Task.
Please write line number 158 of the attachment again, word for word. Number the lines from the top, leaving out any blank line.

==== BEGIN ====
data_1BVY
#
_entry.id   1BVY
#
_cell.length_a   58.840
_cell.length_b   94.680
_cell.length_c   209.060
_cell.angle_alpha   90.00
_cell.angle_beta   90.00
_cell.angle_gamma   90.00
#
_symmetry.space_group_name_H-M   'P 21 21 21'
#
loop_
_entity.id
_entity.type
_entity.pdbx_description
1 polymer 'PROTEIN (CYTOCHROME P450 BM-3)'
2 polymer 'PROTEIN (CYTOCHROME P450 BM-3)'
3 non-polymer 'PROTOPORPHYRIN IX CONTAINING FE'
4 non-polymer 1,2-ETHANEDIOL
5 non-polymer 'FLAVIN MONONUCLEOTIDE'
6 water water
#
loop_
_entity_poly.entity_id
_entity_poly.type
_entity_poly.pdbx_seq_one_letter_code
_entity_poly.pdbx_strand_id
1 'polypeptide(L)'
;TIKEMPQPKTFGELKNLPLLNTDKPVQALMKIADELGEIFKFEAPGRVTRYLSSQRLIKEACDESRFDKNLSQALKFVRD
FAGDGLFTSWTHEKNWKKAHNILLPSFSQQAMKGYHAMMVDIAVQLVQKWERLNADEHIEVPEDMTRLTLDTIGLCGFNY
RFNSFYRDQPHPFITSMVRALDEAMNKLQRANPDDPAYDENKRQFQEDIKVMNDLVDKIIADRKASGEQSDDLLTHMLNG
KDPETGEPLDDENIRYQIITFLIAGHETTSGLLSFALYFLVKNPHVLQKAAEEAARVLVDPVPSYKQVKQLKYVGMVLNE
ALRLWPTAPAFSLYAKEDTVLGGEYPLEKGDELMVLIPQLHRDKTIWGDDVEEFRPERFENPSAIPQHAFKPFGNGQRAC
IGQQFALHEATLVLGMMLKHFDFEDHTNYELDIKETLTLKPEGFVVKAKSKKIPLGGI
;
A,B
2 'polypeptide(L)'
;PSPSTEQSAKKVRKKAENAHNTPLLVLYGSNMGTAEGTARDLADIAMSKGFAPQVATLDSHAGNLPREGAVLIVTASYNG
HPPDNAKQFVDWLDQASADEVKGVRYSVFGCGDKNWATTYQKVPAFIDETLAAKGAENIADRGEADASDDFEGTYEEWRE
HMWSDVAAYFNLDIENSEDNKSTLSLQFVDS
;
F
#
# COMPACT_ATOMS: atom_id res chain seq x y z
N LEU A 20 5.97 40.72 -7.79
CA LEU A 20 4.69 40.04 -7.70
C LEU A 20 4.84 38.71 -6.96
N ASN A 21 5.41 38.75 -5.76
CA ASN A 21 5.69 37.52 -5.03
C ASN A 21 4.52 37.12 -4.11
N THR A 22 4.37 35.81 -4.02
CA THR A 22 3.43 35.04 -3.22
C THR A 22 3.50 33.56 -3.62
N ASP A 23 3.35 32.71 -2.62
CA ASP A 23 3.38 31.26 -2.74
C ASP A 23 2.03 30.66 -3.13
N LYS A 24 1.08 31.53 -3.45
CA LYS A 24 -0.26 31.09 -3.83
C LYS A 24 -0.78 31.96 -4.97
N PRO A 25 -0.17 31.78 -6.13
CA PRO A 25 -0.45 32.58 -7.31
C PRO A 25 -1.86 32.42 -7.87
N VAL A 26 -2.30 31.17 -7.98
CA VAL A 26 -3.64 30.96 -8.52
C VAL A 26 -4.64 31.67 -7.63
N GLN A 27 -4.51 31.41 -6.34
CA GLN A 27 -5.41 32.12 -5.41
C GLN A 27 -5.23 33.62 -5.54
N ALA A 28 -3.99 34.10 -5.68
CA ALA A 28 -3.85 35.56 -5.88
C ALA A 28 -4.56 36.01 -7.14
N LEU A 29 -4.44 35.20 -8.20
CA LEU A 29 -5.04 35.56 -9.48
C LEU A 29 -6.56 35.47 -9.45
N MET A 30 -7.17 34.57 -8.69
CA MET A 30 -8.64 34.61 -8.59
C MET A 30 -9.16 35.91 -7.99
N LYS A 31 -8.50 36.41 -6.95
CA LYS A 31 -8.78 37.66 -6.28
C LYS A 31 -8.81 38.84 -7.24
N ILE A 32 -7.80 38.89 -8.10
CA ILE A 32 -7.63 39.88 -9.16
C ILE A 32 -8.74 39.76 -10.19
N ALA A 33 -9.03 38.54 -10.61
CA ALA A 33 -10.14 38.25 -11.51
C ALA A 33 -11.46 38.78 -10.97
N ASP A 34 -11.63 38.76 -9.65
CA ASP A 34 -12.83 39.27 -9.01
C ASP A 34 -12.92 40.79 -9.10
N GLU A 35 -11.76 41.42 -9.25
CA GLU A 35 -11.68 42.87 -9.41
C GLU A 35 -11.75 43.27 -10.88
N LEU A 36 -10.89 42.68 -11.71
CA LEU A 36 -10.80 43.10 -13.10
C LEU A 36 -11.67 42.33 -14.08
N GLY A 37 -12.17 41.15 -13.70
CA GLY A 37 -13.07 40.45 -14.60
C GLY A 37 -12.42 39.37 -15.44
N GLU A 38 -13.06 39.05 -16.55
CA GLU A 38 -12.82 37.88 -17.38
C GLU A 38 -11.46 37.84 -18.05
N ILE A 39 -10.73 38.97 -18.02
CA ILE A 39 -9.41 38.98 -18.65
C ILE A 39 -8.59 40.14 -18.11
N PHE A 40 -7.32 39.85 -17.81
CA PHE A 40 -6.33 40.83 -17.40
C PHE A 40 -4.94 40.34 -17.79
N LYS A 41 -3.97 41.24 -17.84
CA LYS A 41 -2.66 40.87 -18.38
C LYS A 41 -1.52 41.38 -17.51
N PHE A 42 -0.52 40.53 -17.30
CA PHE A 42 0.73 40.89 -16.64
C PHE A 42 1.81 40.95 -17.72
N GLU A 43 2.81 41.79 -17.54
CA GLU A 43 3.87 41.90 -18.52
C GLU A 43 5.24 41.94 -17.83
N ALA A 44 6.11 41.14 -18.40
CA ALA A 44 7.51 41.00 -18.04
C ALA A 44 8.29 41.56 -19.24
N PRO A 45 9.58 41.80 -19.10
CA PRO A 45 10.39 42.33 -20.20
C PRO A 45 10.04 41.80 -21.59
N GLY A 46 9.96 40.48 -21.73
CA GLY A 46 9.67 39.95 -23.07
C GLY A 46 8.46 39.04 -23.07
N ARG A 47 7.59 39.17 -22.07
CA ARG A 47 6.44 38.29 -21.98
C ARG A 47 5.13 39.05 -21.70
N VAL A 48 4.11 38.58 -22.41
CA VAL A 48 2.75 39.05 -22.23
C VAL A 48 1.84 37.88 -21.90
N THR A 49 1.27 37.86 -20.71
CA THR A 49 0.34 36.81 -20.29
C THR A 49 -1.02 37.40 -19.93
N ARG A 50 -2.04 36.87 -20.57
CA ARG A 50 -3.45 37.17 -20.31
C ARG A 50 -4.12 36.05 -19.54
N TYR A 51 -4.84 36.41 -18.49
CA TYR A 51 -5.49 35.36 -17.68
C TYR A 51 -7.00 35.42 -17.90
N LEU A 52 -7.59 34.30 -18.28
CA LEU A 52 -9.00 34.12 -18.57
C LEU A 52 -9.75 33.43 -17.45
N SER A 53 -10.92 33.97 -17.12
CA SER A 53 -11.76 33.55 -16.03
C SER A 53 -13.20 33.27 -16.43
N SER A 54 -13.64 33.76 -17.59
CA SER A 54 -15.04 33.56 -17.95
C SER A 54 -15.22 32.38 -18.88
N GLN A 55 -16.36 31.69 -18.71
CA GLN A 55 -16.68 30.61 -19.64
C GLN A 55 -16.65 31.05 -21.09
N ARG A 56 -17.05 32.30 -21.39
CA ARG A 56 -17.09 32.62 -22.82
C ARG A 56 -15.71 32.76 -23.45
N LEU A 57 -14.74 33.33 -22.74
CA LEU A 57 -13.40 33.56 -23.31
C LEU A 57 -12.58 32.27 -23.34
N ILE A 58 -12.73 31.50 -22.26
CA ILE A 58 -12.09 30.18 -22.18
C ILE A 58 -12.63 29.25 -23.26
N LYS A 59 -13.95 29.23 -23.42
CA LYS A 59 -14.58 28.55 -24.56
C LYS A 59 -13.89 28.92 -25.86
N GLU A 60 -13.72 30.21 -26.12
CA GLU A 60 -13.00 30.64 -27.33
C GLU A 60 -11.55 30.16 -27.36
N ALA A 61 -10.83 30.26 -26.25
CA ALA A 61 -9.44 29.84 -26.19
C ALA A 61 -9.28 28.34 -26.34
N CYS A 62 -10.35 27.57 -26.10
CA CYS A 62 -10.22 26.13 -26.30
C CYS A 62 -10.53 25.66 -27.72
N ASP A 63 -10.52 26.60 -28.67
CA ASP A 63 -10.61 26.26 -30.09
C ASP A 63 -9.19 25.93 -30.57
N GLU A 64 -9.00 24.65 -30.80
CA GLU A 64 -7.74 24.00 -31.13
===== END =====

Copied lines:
N LEU A 57 -14.74 33.33 -22.74